Research productivity and economic growth: A policy lesson learnt from across the globe

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The relationship between research productivity and economic growth is the subject of information science which deals in this study to examine the impact of number of publications, research & development (R&D) expenditures and researchers involved in R&D activities on economic growth in the World’s largest regions for the period of 1980–2011. The study further expanded the research-growth nexus in the context of top twenty nations in terms of research output for the field of science and social sciences. The results confirmed the long-run relationship between research output and economic growth; while there is bidirectional causality between real economic growth and number of publication, in United States, Italy, Spain, Australia, India, Netherlands, Brazil, Switzerland, Taiwan, and Poland. Similarly, there is two-way causal relationship between real economic growth and R&D expenditures in USA, China, UK, Japan, India, Switzerland, Taiwan, Sweden, and Turkey. Finally, there is evident of feedback hypothesis between real economic growth and researchers involved in R&D activities in the USA, UK, Japan, South Korea, and Taiwan. The direction of causality is crucial because it has significantly policy implications for economic development.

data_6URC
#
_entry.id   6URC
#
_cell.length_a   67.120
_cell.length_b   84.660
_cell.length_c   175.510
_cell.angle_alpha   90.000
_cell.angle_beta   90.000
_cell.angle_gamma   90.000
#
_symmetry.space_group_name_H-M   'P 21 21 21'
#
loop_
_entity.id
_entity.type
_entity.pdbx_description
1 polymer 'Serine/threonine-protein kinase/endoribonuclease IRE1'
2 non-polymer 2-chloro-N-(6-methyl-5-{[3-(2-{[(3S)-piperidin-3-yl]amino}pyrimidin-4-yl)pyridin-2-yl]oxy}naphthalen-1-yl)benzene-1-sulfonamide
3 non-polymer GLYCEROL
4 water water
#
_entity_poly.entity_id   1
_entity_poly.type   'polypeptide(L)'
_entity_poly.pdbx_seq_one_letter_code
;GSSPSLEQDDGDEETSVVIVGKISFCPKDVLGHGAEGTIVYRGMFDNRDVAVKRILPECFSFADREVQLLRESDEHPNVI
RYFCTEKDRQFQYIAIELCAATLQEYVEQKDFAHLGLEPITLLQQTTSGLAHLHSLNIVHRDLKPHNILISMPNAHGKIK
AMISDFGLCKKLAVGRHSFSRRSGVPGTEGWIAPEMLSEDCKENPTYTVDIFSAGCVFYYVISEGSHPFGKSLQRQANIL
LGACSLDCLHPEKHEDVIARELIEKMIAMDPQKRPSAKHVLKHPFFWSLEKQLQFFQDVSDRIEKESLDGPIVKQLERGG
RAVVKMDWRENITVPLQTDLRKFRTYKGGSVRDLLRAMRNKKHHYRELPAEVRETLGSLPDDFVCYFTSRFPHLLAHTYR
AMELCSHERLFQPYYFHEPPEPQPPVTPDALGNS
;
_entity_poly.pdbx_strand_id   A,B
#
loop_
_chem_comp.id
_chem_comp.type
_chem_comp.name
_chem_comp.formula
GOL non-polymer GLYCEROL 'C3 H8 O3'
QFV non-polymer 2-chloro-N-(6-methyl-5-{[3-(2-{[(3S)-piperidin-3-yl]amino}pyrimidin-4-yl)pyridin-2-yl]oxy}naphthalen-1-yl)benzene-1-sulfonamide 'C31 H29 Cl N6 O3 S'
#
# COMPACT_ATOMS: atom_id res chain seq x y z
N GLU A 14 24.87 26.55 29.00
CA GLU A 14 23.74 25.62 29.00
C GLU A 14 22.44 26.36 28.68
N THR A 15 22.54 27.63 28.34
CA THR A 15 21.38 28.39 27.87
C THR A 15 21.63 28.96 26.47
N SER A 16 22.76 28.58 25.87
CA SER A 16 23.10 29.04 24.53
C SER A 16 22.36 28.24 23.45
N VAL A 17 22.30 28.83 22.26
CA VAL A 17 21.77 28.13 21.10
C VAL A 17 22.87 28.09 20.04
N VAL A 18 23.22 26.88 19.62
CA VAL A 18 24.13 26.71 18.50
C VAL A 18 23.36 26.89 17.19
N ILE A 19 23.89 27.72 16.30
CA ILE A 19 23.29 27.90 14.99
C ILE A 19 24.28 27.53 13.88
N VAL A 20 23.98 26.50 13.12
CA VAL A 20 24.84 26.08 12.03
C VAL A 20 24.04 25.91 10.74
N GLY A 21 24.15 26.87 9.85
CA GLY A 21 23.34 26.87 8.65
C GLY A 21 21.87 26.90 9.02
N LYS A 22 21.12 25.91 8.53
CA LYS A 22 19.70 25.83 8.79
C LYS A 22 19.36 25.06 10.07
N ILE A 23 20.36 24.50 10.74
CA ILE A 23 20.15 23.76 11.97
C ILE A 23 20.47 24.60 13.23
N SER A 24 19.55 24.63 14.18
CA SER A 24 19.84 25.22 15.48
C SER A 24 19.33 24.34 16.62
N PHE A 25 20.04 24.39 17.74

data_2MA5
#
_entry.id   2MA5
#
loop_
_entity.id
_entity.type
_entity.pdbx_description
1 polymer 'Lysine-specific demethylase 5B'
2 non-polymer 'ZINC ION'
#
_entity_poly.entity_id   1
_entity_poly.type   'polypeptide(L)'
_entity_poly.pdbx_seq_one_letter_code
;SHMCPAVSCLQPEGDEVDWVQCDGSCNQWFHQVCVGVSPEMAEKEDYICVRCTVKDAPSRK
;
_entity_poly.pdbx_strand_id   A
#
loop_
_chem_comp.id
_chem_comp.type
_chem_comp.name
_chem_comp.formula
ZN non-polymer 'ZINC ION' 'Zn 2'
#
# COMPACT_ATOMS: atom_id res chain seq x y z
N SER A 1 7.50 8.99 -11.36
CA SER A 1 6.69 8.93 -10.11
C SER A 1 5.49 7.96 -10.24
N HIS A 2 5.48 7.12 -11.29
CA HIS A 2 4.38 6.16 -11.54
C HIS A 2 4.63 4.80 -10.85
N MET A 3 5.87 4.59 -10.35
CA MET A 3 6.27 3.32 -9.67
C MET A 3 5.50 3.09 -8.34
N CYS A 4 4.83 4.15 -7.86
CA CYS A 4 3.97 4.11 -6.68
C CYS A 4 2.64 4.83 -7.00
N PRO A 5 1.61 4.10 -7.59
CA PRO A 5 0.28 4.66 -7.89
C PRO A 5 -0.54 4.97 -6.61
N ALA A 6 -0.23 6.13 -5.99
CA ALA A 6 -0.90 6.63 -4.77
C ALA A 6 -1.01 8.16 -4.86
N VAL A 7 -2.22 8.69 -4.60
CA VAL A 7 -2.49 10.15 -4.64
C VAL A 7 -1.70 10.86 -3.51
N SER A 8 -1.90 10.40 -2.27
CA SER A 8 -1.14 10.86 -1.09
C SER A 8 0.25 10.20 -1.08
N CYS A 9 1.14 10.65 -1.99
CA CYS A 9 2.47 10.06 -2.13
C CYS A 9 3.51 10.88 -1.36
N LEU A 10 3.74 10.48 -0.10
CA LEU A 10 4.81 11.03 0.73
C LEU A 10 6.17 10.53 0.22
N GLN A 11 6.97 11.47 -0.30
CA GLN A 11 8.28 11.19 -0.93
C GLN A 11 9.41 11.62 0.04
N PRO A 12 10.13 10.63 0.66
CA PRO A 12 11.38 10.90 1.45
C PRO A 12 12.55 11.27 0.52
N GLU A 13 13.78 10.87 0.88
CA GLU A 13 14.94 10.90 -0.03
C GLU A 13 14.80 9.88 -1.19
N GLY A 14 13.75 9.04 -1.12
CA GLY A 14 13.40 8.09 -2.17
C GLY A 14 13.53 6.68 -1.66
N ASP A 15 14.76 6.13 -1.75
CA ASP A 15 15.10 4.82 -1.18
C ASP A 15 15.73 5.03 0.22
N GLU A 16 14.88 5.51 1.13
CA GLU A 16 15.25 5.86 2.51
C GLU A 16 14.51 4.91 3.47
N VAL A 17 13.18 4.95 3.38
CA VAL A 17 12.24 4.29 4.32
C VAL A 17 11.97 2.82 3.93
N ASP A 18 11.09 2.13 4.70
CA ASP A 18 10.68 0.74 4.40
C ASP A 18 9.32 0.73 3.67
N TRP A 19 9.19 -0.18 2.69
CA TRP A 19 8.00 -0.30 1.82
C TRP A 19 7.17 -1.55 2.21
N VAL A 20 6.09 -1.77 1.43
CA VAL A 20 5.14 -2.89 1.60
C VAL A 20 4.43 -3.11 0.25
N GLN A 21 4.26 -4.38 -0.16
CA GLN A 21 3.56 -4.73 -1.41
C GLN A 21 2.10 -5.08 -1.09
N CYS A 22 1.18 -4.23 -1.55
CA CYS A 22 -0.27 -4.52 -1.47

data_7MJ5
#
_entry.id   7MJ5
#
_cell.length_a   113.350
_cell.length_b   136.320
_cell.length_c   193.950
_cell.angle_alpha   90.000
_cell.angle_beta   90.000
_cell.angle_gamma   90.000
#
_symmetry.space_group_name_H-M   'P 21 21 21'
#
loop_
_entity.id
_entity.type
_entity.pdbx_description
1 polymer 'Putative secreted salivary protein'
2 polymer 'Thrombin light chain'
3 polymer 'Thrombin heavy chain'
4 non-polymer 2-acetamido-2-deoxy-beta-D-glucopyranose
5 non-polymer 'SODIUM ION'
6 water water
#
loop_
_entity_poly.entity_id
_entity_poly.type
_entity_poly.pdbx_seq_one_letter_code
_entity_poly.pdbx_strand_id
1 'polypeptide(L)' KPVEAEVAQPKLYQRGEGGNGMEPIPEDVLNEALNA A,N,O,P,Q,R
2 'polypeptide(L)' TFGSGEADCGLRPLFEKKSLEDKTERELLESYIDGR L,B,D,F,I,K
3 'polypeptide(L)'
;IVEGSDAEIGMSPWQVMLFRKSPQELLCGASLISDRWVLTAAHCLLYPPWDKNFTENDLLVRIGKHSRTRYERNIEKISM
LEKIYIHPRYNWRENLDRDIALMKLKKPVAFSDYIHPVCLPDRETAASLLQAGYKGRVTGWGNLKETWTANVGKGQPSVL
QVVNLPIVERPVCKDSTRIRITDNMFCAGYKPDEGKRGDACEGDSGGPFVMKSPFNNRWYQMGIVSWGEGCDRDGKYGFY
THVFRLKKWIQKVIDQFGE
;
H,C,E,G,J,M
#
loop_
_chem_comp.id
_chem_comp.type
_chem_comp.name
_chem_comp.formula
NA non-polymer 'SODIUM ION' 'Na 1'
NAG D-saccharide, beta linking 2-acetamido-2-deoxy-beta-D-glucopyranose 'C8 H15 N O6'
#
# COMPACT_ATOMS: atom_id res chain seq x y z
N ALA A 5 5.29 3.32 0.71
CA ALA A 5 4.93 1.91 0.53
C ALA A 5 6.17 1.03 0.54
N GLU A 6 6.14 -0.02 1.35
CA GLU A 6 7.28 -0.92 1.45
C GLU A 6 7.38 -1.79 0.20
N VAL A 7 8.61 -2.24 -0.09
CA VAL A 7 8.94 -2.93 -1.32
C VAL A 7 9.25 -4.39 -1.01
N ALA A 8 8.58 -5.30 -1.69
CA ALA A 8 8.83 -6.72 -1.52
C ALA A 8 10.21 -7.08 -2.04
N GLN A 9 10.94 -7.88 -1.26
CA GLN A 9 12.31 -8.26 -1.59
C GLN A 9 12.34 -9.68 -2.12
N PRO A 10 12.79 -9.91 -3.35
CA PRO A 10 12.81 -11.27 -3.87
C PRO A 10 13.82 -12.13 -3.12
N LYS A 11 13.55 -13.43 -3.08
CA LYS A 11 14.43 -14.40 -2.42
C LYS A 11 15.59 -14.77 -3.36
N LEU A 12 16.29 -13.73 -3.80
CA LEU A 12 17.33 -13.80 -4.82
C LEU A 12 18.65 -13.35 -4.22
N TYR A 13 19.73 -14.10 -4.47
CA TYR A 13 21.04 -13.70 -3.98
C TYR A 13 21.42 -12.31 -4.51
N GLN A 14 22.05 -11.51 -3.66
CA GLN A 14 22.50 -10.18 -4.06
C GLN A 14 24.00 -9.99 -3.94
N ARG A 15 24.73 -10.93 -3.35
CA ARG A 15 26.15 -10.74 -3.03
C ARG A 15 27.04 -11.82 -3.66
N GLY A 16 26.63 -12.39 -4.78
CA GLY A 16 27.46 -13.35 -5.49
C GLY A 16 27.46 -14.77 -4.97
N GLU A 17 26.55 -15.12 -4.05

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Iranian Economic Review

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